I have already reported to you twice this year that it is not impossible to solve the damage caused by floods to the bunkers of our golf courses. Now, I will show you the example of Hoover Country Club and how to avoid the effects of floods.
Before I get started, I will summarize what you need to know about Hoover Country Club (since 1959). It is a member-owned private country club.
The W. Bancroft Timmons and George Cobb original course was redesigned by Bill Bergin in 2010. Patton Creek meanders through the 6,900-yard, 18-hole championship course, providing golfers of all abilities a fair yet challenging test of their game.
Patton Creek flows right through the club’s property. After a major rain event, the creek is likely to break its banks and flood several holes – and their bunkers.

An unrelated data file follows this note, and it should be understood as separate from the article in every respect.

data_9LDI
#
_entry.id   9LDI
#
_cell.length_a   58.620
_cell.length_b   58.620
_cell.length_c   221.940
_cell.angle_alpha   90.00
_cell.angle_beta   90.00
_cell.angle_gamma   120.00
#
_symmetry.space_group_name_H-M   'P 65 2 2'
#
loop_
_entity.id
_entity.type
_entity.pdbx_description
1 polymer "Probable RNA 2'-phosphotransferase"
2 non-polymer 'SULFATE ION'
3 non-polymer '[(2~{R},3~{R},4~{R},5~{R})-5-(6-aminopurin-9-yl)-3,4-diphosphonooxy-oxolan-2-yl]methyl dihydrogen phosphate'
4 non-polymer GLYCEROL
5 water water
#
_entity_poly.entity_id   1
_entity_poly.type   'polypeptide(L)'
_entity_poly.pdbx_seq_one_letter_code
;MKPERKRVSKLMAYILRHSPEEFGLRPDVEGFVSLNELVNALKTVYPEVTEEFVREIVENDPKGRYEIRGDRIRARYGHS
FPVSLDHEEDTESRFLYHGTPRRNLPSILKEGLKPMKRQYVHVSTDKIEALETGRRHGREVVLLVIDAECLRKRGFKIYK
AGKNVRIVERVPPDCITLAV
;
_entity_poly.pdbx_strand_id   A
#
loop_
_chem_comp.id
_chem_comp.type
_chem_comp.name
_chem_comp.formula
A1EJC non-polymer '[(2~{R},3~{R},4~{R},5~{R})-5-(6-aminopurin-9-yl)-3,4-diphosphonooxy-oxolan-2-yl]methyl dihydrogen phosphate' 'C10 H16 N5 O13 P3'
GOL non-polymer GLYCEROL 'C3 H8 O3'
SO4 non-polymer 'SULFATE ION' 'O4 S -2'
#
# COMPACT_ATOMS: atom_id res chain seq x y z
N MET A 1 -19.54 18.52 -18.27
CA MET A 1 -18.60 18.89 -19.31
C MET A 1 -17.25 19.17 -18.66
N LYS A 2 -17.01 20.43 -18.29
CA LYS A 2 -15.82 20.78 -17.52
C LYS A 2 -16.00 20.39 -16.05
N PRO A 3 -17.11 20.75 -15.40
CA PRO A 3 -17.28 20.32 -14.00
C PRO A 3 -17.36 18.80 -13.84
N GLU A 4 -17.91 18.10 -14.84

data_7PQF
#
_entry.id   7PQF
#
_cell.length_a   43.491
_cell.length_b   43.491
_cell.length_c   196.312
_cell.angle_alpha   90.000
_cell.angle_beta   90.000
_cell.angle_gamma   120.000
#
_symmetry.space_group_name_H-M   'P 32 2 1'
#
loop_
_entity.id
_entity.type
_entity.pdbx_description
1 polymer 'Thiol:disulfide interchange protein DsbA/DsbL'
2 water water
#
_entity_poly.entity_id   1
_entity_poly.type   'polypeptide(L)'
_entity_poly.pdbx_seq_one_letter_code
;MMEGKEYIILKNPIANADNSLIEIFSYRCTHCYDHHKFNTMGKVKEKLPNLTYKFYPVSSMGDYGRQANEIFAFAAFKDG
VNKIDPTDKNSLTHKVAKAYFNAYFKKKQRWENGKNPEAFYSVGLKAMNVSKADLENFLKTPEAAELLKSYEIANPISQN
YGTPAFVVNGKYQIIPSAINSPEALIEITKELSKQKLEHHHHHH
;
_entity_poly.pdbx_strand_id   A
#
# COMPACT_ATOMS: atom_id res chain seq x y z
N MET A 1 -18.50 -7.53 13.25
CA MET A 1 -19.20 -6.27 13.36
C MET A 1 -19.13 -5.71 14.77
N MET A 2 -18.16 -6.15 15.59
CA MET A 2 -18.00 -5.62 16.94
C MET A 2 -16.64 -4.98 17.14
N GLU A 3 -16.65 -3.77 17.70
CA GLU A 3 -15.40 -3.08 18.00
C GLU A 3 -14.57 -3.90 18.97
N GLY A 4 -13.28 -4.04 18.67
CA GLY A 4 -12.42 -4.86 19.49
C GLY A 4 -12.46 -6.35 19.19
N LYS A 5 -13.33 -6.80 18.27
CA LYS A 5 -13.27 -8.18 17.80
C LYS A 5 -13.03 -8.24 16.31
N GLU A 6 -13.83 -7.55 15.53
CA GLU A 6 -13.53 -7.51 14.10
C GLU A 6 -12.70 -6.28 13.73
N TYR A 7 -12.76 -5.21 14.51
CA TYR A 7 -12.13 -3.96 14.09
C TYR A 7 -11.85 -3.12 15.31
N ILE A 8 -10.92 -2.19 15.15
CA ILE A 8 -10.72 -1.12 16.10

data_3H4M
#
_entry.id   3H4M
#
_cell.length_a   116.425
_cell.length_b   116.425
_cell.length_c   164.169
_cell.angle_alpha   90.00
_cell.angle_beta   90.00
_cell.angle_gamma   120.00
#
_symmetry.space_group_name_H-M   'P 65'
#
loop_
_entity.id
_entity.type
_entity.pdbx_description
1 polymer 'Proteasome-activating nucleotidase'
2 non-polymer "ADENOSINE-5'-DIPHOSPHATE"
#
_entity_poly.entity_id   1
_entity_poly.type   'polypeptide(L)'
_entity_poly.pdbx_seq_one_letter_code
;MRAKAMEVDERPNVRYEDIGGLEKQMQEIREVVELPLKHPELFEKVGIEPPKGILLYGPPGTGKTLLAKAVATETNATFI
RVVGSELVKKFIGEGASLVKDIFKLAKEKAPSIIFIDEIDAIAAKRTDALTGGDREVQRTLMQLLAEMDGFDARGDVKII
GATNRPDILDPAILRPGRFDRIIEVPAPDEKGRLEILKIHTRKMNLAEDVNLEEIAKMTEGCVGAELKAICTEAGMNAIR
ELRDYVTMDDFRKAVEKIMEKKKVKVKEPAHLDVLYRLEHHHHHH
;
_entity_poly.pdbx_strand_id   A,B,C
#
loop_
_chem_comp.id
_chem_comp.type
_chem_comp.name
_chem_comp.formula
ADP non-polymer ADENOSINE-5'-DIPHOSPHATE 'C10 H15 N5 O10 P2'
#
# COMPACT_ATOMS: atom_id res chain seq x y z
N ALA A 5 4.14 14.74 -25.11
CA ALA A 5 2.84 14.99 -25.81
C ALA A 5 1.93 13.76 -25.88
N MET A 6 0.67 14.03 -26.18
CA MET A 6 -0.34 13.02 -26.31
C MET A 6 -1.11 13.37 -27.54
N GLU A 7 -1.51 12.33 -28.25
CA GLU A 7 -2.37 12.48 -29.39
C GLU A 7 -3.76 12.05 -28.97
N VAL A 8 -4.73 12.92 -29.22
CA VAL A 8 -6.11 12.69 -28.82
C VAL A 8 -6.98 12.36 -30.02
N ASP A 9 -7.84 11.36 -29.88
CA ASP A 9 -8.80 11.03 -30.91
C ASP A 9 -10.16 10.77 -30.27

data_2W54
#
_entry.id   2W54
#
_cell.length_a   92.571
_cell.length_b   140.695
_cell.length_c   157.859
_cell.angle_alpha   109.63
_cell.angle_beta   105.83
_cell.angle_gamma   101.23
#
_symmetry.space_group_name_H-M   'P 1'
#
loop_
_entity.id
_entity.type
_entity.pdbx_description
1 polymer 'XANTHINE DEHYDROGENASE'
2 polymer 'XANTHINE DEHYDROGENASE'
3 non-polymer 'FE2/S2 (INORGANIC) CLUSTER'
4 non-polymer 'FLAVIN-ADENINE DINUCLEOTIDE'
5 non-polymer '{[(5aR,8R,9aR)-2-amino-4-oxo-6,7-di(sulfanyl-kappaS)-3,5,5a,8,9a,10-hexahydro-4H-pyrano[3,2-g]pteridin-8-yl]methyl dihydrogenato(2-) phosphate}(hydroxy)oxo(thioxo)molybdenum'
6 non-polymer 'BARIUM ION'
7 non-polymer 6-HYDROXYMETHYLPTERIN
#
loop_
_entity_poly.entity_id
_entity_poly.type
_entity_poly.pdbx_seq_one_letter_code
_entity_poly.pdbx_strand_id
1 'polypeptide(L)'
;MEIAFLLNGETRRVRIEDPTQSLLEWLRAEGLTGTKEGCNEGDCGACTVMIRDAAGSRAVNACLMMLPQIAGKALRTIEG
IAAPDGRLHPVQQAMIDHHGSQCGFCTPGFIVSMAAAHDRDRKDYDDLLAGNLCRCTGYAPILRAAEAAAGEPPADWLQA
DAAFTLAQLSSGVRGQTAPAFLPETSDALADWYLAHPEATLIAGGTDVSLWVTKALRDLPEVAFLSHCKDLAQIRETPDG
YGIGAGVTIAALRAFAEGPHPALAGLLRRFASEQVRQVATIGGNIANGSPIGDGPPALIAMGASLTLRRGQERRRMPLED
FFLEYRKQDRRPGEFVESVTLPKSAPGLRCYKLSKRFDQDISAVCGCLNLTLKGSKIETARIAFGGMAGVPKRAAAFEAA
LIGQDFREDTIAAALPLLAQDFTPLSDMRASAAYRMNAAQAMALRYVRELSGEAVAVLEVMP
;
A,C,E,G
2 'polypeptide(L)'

As mentioned above, Hoover Country Club went through a substantial renovation in 2010 at the hands of golf architect Bill Bergin, and a liner was installed in the course’s bunkers.
But the effects of time – and of flooding – had meant that liner was no longer performing as it should.
LJ Robinson, superintendent at Hoover Country Club, says
“We felt the bunkers had got to a point where they had degraded to such an extent that they weren’t performing any more, and we had to do something about it.”
Hoover Country Club chose to install the Capillary Bunkers liner system, including the revolutionary Capillary Wash Box, which allows greens crews to pressure wash contaminated bunker sand and return it to its original condition.
The project began in early August 2023 and was finished in mid-October, with contractor Duininck Golf handling the work.
LJ Robinson says
“With the Wash Box, we can skim, then connect a hose to the irrigation system and blast out the rest of the contamination. It will make a big difference for us.”